Does the solution match the need?
This post by Seth Godin reminded me of a lot of couples – one of them has mentioned something that’s not working, and the other is putting a lot of time and energy into solving what they think the problem is. But all to often, the problem being “solved” isn’t the problem that was brought up. No matter how great a solution is, if it’s not a solution for the real problem, it’s not helping.
Seth suggests the “obligating question” – a technique Zig Ziglar originated for sales people. While I’m not suggesting you “sell your wife” on things, the obligating question can help you find what’s wanted. It can also distinguish what’s really needed from what would be nice but isn’t necessary. Obligating questions can help you get a feel for what she needs and what would satisfy her need.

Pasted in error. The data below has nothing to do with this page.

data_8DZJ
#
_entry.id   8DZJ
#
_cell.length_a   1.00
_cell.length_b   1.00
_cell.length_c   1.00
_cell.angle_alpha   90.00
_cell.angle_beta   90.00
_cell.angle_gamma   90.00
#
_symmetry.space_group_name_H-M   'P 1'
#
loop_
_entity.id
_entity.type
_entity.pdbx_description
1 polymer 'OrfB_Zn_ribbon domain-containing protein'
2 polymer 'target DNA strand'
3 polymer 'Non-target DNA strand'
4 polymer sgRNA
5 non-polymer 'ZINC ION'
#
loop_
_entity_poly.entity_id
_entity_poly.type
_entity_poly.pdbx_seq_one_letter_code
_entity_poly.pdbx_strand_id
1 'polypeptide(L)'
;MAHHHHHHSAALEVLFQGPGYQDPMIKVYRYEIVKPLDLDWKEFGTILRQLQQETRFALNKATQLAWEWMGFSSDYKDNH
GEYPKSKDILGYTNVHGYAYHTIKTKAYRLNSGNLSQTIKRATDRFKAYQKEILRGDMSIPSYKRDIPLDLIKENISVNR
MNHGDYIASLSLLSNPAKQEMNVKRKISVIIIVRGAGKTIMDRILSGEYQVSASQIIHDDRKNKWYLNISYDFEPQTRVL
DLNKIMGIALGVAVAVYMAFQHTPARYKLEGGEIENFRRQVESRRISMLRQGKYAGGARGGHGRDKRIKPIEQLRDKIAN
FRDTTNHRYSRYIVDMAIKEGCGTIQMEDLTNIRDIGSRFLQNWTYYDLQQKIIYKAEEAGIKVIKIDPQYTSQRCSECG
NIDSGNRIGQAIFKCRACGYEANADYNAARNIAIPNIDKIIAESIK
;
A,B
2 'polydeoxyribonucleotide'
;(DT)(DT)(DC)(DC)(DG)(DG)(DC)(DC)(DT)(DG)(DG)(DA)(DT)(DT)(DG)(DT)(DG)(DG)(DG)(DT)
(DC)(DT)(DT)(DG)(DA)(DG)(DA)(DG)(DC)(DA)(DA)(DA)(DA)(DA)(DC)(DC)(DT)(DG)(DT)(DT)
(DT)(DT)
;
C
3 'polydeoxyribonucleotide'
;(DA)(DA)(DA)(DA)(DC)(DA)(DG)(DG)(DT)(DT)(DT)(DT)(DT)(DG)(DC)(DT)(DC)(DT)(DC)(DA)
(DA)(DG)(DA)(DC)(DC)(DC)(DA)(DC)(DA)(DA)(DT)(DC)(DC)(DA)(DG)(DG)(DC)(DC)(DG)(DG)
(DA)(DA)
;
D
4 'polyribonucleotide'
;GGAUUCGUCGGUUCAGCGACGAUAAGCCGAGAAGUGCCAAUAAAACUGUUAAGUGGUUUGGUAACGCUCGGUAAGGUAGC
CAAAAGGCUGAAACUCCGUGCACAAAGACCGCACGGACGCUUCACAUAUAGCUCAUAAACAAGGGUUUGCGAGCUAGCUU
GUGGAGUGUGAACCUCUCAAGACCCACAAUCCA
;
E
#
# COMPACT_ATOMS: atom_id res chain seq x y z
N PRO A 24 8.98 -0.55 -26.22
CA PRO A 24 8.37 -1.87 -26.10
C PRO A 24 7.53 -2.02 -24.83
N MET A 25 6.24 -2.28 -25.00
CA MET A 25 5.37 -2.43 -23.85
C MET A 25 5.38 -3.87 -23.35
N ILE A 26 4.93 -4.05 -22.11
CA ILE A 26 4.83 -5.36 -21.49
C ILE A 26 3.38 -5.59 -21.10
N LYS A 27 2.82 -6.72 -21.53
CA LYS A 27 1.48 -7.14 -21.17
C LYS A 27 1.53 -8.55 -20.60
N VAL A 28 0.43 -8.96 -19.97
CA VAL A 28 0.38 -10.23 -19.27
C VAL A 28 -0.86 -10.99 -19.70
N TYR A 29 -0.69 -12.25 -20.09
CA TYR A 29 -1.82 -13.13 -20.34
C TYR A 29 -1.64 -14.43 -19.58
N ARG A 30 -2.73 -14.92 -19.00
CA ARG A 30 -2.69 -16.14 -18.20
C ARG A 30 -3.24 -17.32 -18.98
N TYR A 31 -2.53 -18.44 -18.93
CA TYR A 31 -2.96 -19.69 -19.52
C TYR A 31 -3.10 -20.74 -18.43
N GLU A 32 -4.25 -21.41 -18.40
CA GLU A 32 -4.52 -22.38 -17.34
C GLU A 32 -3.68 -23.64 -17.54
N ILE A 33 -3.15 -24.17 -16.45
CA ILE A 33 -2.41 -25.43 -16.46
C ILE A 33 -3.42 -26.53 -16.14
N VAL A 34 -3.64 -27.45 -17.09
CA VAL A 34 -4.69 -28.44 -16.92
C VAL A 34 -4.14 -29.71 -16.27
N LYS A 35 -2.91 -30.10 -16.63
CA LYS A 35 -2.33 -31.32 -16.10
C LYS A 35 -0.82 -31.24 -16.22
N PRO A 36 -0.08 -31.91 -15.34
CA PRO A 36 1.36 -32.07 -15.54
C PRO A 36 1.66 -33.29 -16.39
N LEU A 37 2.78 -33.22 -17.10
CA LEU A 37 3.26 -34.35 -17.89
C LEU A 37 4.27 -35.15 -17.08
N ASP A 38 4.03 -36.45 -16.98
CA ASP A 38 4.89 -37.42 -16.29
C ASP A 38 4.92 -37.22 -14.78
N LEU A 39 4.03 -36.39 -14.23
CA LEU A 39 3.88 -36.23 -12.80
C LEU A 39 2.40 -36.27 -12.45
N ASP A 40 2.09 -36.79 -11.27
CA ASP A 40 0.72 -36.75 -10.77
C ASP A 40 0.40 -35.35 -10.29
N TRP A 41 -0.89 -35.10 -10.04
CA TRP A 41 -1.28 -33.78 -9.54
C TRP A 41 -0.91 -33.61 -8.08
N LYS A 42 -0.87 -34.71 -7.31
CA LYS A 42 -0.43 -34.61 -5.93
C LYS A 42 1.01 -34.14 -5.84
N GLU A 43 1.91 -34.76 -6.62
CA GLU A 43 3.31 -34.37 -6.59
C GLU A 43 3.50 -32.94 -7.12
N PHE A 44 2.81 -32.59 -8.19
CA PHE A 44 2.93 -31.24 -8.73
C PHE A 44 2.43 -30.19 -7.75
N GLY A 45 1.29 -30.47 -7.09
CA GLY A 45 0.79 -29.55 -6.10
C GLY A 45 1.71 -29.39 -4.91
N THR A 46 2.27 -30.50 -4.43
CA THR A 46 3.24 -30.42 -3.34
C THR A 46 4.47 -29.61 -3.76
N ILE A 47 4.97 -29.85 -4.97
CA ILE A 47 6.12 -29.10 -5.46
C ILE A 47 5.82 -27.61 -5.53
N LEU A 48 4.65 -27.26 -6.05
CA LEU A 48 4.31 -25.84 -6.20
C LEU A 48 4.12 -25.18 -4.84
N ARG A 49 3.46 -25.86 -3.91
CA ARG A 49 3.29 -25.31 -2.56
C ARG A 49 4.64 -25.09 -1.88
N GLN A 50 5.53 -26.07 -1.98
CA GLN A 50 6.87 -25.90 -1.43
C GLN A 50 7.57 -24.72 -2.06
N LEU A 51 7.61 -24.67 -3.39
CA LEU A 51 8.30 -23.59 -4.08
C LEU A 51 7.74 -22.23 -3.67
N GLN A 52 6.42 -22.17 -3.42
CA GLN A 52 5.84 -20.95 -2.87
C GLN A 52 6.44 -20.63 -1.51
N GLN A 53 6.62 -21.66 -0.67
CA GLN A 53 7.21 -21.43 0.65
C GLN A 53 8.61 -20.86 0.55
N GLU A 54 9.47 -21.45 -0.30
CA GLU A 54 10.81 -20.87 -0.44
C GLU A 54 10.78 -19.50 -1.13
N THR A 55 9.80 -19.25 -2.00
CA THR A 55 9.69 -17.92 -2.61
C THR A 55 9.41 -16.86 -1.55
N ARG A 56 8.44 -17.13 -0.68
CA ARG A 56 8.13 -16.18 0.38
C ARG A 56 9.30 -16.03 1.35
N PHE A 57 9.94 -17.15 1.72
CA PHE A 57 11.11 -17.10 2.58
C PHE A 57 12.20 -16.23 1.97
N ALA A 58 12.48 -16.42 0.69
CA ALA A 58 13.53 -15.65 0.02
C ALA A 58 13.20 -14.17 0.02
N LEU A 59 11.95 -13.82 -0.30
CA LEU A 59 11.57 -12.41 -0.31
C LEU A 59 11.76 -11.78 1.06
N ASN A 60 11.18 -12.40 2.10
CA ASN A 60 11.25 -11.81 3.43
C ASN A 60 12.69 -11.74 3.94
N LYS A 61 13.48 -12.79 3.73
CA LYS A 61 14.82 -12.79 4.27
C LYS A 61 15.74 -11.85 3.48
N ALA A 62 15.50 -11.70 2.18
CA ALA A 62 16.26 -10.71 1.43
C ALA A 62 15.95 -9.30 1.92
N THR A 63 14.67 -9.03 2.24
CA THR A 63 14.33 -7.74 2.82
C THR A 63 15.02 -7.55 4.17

A few examples to get you started:
- If I was home 6 weekend days a month, would that work for you?
- If the grass is never more than 4 inches long, would that be acceptable?
- Would two dates a month, without the children, satisfy your need for time out with me?
- If I change the subject every time my mother starts to nag, would you feel I’m putting you ahead of her?